This was one of the most beautiful, adventurous versions of Robin Hood that I have ever read. It was amazing. I didn't think I'd love it as much as I would, it far surpasses the Howard Pyle version (which is a version that people take as gospel). The Pyle version deals with the legend as a series of anecdotes; Noyes (incidentally one of my favorite poets) has a lyrical narrative. Marian and Robin get married, which doesn't happen as often as one thinks. The Outlaws are indeed merry and loyal and good. Blondel is floating around, and there are faeries, including Oberon and Titania. The only thing I didn't like about this version was the treachery of Queen Elinor. It seems unlikely that she would turn against Robin by allying with Prince John. Historically, she was a woman who fought her own battles. But the end was moving and beautiful and tragic, etc. It could not have been better written. It was Shakespearean in feel, if I could properly understand Shakespeare (so better), in that it's in iambic pentameter and poetry and five acts. But for all the fun adventures, definitely a tragedy.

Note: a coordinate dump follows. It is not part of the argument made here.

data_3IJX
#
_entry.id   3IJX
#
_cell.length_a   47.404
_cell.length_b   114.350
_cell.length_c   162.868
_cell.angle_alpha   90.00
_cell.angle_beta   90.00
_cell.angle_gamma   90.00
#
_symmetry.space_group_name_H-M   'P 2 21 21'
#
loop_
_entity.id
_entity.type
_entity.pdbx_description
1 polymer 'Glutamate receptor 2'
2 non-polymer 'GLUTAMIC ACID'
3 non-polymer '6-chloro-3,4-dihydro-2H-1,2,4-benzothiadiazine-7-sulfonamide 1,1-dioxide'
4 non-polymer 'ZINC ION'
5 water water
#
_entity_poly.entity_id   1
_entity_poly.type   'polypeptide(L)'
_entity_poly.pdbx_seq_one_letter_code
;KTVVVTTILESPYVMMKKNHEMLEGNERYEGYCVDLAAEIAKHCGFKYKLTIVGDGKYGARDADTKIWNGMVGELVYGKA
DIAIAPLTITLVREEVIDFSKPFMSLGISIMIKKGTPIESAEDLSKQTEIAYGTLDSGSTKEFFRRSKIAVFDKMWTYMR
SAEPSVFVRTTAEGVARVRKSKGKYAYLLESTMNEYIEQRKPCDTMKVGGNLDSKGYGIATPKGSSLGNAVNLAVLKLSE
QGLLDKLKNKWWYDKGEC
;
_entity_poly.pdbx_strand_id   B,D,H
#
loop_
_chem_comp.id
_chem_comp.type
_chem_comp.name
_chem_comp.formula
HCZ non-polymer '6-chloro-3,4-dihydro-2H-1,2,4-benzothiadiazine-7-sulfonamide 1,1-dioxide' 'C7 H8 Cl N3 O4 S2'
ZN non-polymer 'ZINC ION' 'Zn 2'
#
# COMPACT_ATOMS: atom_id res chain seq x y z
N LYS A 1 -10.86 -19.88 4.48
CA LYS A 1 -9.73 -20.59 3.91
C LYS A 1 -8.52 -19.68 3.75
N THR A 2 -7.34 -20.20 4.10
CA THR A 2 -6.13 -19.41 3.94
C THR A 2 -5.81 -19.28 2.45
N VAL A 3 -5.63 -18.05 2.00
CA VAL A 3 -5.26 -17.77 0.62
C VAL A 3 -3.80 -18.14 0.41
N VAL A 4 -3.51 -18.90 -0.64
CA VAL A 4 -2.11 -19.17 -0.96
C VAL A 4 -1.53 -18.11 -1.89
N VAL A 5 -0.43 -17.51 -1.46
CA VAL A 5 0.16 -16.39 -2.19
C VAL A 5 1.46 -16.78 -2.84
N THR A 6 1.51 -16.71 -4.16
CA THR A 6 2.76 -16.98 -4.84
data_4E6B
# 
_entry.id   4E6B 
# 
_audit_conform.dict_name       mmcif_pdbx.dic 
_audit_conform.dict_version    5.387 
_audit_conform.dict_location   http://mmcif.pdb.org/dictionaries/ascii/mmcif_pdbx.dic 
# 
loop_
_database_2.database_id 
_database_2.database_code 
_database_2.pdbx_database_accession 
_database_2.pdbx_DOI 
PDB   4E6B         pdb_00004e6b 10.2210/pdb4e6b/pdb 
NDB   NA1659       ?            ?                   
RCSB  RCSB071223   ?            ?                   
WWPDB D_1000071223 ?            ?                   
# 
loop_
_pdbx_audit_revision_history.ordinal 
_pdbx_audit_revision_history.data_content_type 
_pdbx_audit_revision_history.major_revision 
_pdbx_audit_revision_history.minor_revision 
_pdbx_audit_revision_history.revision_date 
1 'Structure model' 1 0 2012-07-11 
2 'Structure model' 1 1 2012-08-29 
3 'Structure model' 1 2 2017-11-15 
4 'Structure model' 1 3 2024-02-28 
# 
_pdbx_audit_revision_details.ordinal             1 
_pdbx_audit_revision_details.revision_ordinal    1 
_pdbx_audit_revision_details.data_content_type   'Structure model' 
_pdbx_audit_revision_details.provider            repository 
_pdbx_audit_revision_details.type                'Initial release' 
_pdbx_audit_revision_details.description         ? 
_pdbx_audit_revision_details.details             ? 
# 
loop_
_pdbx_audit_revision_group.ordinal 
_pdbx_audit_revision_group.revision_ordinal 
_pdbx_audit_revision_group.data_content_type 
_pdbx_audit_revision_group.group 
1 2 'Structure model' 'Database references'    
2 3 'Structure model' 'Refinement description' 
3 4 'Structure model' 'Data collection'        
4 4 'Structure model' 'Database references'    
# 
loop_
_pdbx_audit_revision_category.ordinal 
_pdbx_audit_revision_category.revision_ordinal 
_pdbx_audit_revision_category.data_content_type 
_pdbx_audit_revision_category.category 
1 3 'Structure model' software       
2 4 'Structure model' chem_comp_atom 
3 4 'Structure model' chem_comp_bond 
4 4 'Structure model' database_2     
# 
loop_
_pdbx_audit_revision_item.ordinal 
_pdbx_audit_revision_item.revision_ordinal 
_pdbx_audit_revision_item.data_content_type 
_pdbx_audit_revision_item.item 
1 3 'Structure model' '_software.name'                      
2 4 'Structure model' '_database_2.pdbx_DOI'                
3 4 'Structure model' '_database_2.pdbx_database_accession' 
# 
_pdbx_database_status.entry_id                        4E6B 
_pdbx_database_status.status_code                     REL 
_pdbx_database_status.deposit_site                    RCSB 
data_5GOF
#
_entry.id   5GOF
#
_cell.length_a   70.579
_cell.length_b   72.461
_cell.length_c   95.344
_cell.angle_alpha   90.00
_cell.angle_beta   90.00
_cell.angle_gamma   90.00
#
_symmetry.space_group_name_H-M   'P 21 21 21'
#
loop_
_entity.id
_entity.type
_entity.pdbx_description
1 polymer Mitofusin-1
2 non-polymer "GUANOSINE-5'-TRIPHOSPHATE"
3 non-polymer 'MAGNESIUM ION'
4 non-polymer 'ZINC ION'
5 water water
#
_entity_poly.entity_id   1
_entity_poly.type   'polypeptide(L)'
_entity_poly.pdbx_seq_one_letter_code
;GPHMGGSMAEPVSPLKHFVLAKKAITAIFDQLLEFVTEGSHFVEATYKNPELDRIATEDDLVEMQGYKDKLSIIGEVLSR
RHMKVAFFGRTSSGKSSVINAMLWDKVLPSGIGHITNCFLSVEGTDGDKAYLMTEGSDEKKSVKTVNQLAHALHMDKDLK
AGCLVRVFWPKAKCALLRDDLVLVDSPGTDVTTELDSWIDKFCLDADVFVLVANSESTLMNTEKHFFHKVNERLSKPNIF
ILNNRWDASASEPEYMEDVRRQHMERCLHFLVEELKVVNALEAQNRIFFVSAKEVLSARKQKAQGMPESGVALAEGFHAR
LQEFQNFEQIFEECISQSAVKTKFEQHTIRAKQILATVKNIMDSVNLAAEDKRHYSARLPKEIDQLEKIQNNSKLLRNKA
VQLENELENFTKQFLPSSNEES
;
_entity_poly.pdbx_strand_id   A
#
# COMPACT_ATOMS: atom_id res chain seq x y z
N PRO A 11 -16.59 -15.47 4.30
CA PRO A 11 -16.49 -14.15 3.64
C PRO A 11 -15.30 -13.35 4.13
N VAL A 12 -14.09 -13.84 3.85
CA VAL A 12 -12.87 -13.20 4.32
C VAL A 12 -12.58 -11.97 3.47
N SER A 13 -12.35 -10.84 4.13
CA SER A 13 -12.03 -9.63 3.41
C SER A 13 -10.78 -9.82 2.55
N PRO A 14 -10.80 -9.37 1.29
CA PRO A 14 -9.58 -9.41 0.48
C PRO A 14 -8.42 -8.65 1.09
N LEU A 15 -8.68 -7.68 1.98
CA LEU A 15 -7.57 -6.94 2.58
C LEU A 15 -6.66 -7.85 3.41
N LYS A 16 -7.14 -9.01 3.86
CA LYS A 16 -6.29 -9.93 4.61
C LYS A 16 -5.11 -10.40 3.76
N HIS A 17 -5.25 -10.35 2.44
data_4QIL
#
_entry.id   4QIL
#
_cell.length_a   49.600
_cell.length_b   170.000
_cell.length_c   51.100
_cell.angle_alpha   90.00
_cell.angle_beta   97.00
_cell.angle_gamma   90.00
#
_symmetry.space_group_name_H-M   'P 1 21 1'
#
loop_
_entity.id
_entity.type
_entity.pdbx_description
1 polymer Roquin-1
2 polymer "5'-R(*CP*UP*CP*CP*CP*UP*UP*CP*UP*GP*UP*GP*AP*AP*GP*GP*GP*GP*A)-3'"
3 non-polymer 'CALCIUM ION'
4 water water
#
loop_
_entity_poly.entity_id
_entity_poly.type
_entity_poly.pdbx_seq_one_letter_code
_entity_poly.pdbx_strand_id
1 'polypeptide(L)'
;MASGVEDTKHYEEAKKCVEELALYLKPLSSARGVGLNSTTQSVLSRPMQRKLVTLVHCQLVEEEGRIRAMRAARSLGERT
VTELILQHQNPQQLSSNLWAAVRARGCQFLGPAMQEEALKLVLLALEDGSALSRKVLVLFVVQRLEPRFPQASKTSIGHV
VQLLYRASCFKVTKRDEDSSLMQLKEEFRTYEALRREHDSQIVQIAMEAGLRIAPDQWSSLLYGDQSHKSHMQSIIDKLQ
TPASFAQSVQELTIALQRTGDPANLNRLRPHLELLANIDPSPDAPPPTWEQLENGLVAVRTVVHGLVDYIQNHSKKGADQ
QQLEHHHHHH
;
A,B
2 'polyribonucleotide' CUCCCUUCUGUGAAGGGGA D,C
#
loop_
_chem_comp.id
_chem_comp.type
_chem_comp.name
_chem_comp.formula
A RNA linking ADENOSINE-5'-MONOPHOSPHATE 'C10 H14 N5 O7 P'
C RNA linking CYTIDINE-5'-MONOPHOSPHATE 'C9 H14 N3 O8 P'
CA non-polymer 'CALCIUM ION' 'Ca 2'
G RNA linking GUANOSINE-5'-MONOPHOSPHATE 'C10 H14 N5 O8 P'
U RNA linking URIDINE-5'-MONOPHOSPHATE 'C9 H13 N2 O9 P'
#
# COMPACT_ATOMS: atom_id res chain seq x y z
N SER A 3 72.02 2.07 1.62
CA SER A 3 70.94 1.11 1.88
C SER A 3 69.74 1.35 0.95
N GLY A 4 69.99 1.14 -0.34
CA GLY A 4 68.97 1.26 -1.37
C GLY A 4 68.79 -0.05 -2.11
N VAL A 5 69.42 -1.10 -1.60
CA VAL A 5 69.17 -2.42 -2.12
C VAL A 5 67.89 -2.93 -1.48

NONETHELESS. Alfred Noyes, let's hang out.
Have I mentioned that I adored this version??